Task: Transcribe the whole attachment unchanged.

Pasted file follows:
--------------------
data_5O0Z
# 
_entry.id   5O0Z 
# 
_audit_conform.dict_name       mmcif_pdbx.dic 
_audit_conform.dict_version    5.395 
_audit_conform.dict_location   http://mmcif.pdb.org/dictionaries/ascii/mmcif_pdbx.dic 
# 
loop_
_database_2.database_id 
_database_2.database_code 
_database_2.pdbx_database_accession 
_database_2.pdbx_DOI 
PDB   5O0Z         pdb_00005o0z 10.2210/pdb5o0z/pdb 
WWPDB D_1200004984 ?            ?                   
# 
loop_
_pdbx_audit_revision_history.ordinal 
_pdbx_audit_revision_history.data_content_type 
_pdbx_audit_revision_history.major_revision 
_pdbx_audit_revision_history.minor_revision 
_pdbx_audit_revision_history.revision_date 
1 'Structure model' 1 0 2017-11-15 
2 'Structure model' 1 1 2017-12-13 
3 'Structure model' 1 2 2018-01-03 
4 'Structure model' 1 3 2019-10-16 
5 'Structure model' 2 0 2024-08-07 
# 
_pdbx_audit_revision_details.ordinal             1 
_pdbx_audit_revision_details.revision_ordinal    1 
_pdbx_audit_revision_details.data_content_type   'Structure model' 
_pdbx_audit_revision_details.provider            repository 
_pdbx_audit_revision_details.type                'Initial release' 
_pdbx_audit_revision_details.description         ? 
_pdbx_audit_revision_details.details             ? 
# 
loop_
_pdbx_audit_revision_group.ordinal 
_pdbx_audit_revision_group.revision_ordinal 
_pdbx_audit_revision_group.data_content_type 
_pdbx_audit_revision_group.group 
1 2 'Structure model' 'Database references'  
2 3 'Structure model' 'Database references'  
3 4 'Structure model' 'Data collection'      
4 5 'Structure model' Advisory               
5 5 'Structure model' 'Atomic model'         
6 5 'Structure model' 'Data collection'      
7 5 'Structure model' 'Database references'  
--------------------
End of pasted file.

data_5O0Z
# 
_entry.id   5O0Z 
# 
_audit_conform.dict_name       mmcif_pdbx.dic 
_audit_conform.dict_version    5.395 
_audit_conform.dict_location   http://mmcif.pdb.org/dictionaries/ascii/mmcif_pdbx.dic 
# 
loop_
_database_2.database_id 
_database_2.database_code 
_database_2.pdbx_database_accession 
_database_2.pdbx_DOI 
PDB   5O0Z         pdb_00005o0z 10.2210/pdb5o0z/pdb 
WWPDB D_1200004984 ?            ?                   
# 
loop_
_pdbx_audit_revision_history.ordinal 
_pdbx_audit_revision_history.data_content_type 
_pdbx_audit_revision_history.major_revision 
_pdbx_audit_revision_history.minor_revision 
_pdbx_audit_revision_history.revision_date 
1 'Structure model' 1 0 2017-11-15 
2 'Structure model' 1 1 2017-12-13 
3 'Structure model' 1 2 2018-01-03 
4 'Structure model' 1 3 2019-10-16 
5 'Structure model' 2 0 2024-08-07 
# 
_pdbx_audit_revision_details.ordinal             1 
_pdbx_audit_revision_details.revision_ordinal    1 
_pdbx_audit_revision_details.data_content_type   'Structure model' 
_pdbx_audit_revision_details.provider            repository 
_pdbx_audit_revision_details.type                'Initial release' 
_pdbx_audit_revision_details.description         ? 
_pdbx_audit_revision_details.details             ? 
# 
loop_
_pdbx_audit_revision_group.ordinal 
_pdbx_audit_revision_group.revision_ordinal 
_pdbx_audit_revision_group.data_content_type 
_pdbx_audit_revision_group.group 
1 2 'Structure model' 'Database references'  
2 3 'Structure model' 'Database references'  
3 4 'Structure model' 'Data collection'      
4 5 'Structure model' Advisory               
5 5 'Structure model' 'Atomic model'         
6 5 'Structure model' 'Data collection'      
7 5 'Structure model' 'Database references'  